The colour stood for two consecutive Dutch cabinets between 1994 and 2002, led by social-democrat Wim Kok. Combining the colours red and blue - red representing the social-democrats (PvdA) and blue representing both the conservative liberals (VVD) and progressive liberals (D66) - cabinets were formed with very broad political support. The purple cabinets Kok I and Kok II based their rule on consensus, consultation and compromise, known as the 'poldermodel'. (The word 'compromis' does not carry a negative load in Dutch).
In this period (also thanks to the Akkoord van Wassenaar in 1982 and the no-nonsense politics of the Reaganiteite-Thatcherite Ruud Lubbers cabinets (1982-1989), the Netherlands became an example of perceived harmony and prosperous economy. Bill Clinton and Tony Blair hailed Wim Kok and its cabinet for being a perfect example of the so-called Third Way.
The formation of the first purple cabinet was very innovative at the time, combining progressive elements of D66 and PvdA with conservative elements of VVD. Though both VVD and D66 are called 'liberals', this word does not carry the same load in Dutch as it does in English. Liberalism, especially the VVD-kind, is percieved in the classical way, meaning 'without state interference' (see Adam Smith). Though the cabinets Kok have been quite successfull in certain areas, after the collapse of purple due to the NIOD report into the fall of Srebrenica in 1995, politicians of all three fractions turned away from the achievements of purple. The Dutch people were notably discontent at that time, partly because of the seeming lack of responsibility taken by the purple cabinets over the previous eight years, partly because of a declining economy.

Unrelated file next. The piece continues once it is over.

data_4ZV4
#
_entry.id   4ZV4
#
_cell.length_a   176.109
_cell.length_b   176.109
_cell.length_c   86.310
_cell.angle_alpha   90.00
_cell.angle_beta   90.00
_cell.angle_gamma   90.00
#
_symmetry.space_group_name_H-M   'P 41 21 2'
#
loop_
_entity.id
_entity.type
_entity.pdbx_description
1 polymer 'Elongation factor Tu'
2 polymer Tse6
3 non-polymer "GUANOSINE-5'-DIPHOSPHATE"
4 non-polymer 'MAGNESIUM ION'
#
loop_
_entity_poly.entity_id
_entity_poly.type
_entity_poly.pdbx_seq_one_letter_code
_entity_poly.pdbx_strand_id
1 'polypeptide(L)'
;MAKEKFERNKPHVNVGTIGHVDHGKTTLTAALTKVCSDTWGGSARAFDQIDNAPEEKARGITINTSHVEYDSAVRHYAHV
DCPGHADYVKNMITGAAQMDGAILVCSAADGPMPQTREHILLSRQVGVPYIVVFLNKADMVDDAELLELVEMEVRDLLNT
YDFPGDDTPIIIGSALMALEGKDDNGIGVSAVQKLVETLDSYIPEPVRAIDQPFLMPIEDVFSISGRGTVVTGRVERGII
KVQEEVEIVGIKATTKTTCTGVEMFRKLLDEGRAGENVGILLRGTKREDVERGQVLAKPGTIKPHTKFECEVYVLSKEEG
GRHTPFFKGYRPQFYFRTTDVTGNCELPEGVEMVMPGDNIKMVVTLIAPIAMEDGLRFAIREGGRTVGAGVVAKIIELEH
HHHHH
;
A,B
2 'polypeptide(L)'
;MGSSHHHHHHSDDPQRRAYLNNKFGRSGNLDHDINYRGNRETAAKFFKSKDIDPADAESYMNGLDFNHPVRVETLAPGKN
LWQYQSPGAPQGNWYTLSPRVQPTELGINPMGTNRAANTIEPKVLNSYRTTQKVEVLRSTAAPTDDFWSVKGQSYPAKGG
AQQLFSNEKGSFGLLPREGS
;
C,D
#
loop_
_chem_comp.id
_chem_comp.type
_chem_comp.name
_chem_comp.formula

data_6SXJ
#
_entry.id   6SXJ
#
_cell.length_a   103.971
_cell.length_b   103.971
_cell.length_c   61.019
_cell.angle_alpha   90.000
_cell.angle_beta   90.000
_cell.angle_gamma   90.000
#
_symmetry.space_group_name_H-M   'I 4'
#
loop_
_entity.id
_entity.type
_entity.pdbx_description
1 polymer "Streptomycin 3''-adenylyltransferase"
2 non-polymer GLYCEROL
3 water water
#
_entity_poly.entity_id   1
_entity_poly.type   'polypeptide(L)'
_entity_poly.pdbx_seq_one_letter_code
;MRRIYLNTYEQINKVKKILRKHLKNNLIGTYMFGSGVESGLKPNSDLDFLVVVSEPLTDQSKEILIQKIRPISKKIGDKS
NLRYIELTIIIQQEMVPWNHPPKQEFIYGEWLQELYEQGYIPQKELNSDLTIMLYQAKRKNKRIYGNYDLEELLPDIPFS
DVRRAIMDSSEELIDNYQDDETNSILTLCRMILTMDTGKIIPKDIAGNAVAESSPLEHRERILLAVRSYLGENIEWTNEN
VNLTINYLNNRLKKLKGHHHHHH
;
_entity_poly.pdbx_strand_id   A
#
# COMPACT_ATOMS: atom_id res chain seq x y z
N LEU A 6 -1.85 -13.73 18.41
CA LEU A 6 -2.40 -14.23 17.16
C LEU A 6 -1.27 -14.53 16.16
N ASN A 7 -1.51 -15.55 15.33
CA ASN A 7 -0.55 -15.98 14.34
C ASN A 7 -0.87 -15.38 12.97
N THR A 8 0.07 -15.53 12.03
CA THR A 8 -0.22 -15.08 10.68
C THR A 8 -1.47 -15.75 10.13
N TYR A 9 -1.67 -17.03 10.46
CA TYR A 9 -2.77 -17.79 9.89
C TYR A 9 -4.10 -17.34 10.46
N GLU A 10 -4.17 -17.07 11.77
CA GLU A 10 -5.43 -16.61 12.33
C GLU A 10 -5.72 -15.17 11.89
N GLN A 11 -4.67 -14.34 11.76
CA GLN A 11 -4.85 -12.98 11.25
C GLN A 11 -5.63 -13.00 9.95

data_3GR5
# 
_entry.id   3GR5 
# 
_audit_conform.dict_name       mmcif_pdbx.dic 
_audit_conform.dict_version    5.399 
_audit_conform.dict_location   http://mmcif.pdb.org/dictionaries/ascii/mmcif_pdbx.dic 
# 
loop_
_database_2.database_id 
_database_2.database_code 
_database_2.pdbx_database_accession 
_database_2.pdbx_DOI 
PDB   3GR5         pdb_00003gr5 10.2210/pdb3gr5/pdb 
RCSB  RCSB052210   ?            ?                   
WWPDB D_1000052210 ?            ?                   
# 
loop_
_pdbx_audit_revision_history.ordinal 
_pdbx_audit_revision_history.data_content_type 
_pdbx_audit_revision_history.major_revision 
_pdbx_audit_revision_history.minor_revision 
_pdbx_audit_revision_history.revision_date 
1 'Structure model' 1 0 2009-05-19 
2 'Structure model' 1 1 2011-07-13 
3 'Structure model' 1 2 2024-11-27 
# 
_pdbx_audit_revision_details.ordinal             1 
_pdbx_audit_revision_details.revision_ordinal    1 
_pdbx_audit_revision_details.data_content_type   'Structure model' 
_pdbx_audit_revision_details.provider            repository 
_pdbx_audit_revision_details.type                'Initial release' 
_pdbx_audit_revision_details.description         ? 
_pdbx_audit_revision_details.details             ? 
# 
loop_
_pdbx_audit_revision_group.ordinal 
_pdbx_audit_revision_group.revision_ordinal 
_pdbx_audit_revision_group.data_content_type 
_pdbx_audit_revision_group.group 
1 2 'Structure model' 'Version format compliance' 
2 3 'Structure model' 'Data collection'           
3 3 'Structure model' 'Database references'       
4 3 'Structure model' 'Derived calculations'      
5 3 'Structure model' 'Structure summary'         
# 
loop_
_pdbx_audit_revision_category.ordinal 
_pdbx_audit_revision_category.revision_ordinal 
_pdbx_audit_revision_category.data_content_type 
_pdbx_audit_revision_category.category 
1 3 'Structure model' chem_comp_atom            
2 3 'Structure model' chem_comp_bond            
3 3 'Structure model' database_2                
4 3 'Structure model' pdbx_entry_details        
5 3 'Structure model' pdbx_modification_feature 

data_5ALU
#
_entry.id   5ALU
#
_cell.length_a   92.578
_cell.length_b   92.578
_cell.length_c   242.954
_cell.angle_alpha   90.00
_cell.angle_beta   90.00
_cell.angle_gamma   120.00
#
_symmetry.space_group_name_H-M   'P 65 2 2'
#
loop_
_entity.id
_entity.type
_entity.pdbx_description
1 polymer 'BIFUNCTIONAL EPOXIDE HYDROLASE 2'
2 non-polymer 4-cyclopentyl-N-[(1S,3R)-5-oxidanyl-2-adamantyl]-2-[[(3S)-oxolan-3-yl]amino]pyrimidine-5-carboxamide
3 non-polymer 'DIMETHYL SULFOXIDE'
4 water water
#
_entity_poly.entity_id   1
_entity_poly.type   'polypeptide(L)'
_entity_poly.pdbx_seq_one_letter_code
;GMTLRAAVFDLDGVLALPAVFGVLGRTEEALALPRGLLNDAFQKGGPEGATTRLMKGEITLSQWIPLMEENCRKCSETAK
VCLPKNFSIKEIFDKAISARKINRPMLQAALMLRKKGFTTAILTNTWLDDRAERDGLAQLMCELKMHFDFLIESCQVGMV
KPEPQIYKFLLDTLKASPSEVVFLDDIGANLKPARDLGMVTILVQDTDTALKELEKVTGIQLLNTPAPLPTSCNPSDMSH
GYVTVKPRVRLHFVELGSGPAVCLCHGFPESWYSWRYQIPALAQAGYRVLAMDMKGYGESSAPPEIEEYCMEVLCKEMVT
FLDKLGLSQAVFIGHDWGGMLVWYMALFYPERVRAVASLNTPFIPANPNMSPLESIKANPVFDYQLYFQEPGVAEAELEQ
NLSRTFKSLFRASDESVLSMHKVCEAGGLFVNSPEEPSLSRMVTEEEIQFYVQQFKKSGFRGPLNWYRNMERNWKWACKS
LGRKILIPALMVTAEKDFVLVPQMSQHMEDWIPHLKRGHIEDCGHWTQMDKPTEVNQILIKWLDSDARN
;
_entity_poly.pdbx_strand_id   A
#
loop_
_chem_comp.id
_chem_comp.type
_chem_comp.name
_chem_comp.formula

Pim Fortuyn and Leefbaar Nederland made good use of criticizing the moral decline of the Netherlands during Kok I and Kok II. During the elections following the purple political crisis the Dutch electorate swung right, creating support for the first Balkenende cabinet.